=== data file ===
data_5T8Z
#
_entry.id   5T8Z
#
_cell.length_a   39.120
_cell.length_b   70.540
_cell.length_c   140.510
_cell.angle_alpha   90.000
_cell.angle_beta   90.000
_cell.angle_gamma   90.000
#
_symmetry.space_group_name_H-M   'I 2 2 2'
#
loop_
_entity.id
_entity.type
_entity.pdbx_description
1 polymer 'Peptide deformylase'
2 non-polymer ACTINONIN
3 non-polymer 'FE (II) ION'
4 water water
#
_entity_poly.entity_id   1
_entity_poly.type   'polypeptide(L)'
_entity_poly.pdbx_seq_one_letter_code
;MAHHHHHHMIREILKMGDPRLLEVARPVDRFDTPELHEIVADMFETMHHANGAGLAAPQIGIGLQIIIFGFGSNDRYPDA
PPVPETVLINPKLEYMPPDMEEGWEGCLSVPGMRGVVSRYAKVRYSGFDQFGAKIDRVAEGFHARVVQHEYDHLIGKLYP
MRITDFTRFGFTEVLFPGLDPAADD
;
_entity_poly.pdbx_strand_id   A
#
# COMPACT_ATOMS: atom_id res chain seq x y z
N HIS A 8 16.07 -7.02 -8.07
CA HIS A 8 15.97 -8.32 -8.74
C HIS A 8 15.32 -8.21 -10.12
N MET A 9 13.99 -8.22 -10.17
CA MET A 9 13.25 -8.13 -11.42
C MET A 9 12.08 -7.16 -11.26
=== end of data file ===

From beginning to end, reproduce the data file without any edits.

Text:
data_5T8Z
#
_entry.id   5T8Z
#
_cell.length_a   39.120
_cell.length_b   70.540
_cell.length_c   140.510
_cell.angle_alpha   90.000
_cell.angle_beta   90.000
_cell.angle_gamma   90.000
#
_symmetry.space_group_name_H-M   'I 2 2 2'
#
loop_
_entity.id
_entity.type
_entity.pdbx_description
1 polymer 'Peptide deformylase'
2 non-polymer ACTINONIN
3 non-polymer 'FE (II) ION'
4 water water
#
_entity_poly.entity_id   1
_entity_poly.type   'polypeptide(L)'
_entity_poly.pdbx_seq_one_letter_code
;MAHHHHHHMIREILKMGDPRLLEVARPVDRFDTPELHEIVADMFETMHHANGAGLAAPQIGIGLQIIIFGFGSNDRYPDA
PPVPETVLINPKLEYMPPDMEEGWEGCLSVPGMRGVVSRYAKVRYSGFDQFGAKIDRVAEGFHARVVQHEYDHLIGKLYP
MRITDFTRFGFTEVLFPGLDPAADD
;
_entity_poly.pdbx_strand_id   A
#
# COMPACT_ATOMS: atom_id res chain seq x y z
N HIS A 8 16.07 -7.02 -8.07
CA HIS A 8 15.97 -8.32 -8.74
C HIS A 8 15.32 -8.21 -10.12
N MET A 9 13.99 -8.22 -10.17
CA MET A 9 13.25 -8.13 -11.42
C MET A 9 12.08 -7.16 -11.26